I just wanted to help persons who have Adware and cannot remove it.
Please ask them to use:
MELWAREBYTE AM and they will get rid of the adware and any other Melware lurking on their system.
Some one helped me so I want to share.

thank you, kindly pass this on.


Posted by:

KatieA
27 Jul 2013

I had a good friend who started to get taken in by one of these Nigerian scammers who she met on a legitimate dating website. She was able to stop the relationship before it went too far, luckily.

She didn't know it was a scam at first, but then the scammer started to "ramp up" the relationship rather quickly, by wanting to meet her, and the turning point where something was "wrong" was when he asked her for money when he was "stuck" somewhere in some country, and "couldn't get out without her help."

I helped her figure out that he was trying to scam her, as she was not familiar with Nigerian scams at the time.

She was able to take action and reported him to the dating site where they removed his profile, and she also forwarded the information to the necessary authorities.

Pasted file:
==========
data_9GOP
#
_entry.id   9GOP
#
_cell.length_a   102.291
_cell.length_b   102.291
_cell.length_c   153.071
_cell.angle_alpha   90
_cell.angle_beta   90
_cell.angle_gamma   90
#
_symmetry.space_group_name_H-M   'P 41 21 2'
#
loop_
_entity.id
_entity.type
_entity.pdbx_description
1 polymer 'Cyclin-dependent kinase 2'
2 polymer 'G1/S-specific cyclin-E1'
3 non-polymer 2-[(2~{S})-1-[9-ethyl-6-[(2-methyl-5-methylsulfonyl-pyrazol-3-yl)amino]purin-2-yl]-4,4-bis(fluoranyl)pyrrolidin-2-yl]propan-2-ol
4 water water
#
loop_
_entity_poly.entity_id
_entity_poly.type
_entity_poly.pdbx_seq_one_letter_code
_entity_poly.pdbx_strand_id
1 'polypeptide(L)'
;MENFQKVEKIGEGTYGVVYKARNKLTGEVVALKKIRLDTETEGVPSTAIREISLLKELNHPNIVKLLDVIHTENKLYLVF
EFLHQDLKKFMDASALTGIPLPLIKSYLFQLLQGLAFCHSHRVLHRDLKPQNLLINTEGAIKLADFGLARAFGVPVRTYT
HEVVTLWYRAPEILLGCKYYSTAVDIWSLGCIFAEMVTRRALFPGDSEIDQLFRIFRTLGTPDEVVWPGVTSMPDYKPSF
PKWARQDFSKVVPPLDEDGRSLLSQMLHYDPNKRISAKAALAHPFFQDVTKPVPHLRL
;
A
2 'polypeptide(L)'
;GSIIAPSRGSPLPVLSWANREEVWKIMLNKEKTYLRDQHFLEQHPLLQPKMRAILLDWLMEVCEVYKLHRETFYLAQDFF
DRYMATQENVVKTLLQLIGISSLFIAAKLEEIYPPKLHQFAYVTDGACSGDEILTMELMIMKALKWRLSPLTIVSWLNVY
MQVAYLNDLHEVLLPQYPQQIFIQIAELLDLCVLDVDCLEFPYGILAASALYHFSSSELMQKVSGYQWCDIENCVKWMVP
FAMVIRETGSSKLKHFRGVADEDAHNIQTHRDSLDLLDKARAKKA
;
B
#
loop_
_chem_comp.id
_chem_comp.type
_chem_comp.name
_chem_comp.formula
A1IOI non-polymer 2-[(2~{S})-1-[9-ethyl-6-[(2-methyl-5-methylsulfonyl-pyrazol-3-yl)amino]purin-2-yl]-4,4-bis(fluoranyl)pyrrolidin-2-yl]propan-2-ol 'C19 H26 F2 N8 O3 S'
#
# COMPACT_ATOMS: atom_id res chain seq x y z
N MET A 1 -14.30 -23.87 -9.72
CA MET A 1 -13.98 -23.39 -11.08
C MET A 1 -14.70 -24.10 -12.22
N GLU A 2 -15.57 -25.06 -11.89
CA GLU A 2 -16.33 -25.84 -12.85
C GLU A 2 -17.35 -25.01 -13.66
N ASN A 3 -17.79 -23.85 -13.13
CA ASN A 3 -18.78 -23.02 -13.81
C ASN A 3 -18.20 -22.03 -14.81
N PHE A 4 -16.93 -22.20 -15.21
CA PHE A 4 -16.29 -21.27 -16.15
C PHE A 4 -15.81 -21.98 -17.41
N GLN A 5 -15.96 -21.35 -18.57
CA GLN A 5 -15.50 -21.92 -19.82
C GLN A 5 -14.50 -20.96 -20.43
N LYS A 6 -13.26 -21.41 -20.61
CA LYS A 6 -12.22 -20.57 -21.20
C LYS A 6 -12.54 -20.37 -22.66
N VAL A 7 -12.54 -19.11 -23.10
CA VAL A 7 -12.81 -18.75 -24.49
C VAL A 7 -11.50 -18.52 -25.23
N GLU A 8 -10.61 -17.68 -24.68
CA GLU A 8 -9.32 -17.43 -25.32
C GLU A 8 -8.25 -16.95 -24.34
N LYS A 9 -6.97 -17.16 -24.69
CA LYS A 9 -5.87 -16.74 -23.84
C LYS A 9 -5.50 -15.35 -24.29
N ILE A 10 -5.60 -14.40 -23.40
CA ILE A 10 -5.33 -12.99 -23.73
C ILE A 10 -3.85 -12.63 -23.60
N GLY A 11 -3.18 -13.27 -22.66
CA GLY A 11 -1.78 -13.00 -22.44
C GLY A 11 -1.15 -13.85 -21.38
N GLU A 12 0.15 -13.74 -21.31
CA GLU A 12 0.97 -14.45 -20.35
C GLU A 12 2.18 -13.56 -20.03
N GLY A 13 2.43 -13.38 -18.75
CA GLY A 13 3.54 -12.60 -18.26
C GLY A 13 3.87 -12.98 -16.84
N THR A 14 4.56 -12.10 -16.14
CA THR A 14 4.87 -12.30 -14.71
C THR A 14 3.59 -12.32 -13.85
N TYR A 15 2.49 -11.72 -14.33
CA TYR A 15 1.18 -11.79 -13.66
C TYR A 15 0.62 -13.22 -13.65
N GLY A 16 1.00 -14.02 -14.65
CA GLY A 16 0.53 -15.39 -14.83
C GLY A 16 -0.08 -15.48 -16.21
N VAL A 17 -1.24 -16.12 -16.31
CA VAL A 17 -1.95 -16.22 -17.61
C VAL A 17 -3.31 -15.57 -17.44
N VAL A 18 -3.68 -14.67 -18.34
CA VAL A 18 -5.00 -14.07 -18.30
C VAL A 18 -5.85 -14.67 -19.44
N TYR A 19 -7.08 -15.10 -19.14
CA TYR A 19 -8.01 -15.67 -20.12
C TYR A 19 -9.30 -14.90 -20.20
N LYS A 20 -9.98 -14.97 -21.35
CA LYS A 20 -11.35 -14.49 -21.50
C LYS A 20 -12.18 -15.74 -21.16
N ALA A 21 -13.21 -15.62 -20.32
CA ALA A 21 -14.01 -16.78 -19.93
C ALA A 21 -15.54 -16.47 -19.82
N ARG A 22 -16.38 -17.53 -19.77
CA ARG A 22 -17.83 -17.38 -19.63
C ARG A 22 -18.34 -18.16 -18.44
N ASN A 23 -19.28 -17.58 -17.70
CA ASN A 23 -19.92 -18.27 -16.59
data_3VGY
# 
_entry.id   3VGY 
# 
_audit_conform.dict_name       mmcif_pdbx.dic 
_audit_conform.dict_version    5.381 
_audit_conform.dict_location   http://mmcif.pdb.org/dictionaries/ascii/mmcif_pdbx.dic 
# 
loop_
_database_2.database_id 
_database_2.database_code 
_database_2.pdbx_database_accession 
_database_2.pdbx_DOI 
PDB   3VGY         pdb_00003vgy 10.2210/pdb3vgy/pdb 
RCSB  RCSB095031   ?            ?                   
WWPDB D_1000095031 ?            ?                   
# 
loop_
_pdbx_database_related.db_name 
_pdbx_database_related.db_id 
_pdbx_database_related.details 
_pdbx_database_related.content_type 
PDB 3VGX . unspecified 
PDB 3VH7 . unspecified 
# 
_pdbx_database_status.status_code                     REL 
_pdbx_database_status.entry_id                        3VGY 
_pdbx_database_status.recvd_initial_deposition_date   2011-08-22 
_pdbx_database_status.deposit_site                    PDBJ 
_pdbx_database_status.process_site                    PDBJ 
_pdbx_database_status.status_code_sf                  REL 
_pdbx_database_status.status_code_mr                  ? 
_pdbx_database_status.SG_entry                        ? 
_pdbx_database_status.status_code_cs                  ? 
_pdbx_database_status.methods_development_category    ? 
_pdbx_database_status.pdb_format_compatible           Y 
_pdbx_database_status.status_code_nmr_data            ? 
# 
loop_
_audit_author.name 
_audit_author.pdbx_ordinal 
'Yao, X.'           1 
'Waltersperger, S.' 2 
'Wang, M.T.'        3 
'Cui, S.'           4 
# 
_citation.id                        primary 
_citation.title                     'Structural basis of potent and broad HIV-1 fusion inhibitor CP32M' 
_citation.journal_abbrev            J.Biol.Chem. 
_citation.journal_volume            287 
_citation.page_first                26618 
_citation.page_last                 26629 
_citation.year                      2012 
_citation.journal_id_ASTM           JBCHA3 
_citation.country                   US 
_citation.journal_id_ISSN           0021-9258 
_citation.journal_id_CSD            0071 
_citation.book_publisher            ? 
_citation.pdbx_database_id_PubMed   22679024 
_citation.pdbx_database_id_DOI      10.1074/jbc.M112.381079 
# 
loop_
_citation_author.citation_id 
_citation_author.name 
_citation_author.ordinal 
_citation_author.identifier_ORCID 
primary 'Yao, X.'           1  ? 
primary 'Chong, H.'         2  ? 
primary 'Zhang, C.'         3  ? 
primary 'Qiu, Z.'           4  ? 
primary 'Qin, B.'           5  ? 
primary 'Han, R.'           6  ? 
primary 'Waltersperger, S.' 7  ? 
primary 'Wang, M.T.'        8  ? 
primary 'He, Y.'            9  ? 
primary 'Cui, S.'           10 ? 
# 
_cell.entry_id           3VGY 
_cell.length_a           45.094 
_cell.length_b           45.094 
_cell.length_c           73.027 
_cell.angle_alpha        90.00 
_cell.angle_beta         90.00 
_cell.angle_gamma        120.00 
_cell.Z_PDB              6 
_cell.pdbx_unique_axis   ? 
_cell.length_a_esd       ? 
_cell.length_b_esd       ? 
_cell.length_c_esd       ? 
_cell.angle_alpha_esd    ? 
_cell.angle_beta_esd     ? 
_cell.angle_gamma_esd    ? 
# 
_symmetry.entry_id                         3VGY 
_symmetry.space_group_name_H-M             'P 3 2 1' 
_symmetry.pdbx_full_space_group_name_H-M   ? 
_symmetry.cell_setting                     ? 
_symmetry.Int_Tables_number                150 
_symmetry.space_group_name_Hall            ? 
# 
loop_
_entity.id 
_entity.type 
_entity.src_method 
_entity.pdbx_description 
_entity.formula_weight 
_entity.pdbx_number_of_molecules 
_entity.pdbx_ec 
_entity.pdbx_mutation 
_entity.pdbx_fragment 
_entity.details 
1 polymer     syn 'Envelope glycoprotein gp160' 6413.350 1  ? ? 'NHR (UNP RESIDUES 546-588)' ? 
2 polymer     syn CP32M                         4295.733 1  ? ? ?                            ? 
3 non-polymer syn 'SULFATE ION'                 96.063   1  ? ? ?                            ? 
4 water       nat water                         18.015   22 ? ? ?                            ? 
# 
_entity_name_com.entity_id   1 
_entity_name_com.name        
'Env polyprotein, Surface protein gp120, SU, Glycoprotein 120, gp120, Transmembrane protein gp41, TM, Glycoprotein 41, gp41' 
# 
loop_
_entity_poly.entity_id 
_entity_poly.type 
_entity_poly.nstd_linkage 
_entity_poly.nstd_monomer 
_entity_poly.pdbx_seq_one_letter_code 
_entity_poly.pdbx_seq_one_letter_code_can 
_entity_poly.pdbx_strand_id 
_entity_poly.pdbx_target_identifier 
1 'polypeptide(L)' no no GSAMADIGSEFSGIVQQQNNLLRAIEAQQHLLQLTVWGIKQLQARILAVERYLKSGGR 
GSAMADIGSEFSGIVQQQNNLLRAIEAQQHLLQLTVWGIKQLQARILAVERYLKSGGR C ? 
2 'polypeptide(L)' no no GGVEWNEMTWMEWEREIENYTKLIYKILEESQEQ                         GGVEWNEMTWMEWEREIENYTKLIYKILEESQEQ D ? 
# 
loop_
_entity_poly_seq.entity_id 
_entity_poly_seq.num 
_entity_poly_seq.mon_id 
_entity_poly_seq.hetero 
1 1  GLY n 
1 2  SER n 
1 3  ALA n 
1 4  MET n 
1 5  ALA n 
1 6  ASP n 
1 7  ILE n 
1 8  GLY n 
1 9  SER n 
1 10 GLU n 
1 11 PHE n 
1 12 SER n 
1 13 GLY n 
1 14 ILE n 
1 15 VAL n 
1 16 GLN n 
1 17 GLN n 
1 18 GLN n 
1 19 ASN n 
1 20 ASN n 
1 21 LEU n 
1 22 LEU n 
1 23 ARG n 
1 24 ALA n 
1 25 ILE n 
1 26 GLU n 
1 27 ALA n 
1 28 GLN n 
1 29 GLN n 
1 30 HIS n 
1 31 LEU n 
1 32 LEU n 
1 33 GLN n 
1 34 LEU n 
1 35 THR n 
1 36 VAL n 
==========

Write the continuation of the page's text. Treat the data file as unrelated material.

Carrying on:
Posted by:

David
30 Jul 2013

Online romance is no more dangerous than IRL ("in real life"). Watch Judge Judy for a week and you will see at least three people who get taken for thousands of dollars by low-lives they met at laundromats. JJ's usual advice to victims is, "Courts can't help you; GROW UP!"


Posted by:

gloria
31 Jul 2013

i cant believe that women r that stupid...it would b a red flag too me if they ask for money anyway...I just saw this woman on dr.phil that did just this...she was taken and r women that desperate for love...that's very sad..i get those phishing in my junk folder,sometimes in my inbox,i delete...david,u r so right..


Posted by:

jimmy
12 Sep 2014

Sometimes this happens to me on socialmedia, it's good to always doublethink before you send them your money, etc. thanks for the post.